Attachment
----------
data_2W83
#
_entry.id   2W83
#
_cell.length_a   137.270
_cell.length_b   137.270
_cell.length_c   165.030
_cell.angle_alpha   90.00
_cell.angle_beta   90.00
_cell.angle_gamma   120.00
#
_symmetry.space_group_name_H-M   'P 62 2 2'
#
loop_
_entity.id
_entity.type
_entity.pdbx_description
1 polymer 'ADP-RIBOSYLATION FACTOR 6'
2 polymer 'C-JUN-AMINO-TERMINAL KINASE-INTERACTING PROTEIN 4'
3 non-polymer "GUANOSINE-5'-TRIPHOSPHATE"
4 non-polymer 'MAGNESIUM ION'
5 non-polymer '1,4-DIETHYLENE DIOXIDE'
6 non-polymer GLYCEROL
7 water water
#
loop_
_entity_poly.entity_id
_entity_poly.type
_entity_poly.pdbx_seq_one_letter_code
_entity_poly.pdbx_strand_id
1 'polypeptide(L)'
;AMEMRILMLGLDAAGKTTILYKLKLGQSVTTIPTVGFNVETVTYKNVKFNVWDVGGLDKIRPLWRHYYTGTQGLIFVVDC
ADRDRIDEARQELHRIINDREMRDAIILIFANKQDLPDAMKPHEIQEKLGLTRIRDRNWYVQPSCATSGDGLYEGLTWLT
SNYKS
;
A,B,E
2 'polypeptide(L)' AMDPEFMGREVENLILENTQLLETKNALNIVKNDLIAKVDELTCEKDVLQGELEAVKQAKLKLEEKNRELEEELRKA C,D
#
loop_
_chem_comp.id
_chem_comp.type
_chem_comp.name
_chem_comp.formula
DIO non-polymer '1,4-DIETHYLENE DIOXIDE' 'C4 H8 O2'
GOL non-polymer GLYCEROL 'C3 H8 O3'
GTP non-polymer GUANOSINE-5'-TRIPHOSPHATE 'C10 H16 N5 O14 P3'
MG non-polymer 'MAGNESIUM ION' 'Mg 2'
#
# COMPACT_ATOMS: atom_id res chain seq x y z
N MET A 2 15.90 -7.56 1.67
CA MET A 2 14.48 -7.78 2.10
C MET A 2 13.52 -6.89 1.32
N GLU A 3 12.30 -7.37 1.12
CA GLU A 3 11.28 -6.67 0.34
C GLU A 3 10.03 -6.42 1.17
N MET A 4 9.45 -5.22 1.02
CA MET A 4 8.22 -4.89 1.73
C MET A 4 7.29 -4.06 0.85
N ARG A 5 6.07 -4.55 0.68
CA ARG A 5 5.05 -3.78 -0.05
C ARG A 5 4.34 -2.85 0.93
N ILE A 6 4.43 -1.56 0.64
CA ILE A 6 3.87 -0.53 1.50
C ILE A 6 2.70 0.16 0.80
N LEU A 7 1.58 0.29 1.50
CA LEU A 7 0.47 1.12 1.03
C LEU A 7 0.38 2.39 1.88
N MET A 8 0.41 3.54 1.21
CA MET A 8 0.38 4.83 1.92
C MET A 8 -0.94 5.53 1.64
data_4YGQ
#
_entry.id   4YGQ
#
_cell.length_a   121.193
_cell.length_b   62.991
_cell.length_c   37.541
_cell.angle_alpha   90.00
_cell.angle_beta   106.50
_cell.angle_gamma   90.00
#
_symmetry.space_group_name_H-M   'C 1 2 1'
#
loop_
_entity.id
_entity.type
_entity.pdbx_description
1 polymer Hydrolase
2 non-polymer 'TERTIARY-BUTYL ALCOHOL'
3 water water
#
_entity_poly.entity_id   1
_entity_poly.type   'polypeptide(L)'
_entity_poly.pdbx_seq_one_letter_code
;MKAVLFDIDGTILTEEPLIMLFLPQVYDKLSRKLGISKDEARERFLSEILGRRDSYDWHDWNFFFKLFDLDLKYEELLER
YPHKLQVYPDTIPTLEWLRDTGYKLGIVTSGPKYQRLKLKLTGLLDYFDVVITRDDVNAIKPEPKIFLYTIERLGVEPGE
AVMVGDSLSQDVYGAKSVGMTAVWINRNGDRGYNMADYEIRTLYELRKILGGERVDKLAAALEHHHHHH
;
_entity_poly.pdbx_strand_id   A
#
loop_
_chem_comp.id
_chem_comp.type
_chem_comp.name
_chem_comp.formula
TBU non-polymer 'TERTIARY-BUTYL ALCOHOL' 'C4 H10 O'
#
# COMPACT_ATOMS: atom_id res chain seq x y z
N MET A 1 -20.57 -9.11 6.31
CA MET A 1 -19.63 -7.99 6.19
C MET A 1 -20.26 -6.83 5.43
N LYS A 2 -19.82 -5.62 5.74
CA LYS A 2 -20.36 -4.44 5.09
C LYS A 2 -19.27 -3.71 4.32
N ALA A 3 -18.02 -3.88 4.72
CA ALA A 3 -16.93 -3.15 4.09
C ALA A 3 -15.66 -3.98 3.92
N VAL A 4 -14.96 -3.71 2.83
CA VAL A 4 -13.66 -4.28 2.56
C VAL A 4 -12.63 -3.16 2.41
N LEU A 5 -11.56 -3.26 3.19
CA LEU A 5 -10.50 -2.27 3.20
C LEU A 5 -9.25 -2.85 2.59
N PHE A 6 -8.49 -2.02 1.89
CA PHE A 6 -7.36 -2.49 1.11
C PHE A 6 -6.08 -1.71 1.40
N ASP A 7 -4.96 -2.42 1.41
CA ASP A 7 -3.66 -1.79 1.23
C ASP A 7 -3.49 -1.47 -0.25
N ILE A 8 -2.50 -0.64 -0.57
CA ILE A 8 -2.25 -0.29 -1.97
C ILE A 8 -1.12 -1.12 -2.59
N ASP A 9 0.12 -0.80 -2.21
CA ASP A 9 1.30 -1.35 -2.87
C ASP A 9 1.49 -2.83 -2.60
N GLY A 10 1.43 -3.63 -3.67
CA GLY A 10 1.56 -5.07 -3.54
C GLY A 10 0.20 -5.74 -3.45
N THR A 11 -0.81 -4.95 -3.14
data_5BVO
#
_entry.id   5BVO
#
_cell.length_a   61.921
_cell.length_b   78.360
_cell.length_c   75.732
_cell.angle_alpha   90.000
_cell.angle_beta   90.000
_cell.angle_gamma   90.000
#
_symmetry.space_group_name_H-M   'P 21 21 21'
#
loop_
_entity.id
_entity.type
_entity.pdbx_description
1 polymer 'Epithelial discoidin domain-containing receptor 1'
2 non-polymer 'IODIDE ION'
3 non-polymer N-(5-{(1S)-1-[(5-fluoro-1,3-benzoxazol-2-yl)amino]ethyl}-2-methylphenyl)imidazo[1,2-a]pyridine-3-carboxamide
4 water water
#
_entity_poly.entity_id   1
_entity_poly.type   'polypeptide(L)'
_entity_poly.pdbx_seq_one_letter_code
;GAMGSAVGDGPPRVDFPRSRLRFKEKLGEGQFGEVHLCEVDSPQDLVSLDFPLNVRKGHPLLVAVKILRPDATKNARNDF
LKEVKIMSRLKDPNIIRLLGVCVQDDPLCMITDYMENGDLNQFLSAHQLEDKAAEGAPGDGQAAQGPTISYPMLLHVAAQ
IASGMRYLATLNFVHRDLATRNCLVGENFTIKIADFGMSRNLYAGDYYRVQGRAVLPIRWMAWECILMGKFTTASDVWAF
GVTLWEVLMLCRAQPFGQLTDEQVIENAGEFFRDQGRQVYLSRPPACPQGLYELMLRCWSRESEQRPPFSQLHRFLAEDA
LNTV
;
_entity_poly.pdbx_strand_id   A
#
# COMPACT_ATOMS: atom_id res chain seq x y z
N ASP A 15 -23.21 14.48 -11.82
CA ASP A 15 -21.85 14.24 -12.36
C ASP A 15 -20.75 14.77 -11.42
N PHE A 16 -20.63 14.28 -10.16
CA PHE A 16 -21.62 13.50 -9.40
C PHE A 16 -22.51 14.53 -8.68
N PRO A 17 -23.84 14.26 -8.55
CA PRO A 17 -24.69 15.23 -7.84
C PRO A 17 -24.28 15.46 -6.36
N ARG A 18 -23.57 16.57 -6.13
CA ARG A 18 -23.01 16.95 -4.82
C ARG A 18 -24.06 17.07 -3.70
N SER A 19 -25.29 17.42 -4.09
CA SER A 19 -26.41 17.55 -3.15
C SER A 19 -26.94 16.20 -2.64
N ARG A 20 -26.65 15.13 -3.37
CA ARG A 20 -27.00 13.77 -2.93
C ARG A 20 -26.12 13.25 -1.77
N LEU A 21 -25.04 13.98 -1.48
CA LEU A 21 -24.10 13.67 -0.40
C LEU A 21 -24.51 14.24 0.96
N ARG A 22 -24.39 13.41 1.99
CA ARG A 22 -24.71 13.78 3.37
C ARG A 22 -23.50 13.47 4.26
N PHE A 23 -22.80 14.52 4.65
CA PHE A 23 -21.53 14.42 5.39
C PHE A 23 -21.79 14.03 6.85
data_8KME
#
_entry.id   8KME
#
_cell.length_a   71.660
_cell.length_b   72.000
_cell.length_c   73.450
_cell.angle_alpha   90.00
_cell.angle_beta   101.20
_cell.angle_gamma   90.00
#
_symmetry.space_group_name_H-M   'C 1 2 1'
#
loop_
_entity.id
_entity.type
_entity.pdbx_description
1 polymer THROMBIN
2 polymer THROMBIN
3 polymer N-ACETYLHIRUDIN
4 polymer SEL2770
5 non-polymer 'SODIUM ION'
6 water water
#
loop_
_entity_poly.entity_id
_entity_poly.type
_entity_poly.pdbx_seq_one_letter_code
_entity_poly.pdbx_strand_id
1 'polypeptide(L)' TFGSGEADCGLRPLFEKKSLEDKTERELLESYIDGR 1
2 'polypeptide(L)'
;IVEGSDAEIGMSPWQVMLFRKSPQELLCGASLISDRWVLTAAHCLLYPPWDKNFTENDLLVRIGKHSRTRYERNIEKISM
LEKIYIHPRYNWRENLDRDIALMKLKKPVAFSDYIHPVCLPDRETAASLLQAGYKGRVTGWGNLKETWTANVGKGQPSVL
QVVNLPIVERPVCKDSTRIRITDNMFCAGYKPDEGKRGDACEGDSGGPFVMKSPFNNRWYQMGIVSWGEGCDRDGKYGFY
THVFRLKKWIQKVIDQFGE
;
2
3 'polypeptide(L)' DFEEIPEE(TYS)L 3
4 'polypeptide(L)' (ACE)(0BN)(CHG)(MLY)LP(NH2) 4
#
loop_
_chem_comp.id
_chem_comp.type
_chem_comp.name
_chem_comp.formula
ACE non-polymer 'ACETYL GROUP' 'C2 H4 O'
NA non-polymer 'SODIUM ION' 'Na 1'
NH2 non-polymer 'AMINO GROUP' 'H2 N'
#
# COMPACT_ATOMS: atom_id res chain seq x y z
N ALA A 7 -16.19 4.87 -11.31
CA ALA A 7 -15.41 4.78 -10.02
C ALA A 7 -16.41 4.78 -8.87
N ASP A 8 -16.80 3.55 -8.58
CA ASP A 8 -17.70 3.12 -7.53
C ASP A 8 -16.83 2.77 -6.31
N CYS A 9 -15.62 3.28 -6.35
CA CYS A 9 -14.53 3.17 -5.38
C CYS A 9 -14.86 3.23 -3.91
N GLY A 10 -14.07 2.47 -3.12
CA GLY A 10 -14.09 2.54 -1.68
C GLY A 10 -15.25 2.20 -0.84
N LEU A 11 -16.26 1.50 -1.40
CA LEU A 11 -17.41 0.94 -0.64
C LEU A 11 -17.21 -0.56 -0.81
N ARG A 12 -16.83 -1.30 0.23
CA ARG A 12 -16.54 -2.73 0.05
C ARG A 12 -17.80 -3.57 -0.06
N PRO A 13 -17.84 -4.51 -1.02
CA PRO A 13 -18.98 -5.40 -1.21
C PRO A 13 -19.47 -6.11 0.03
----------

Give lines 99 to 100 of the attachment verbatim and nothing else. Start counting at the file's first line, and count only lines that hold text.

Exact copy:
_entity_poly.pdbx_strand_id   A
#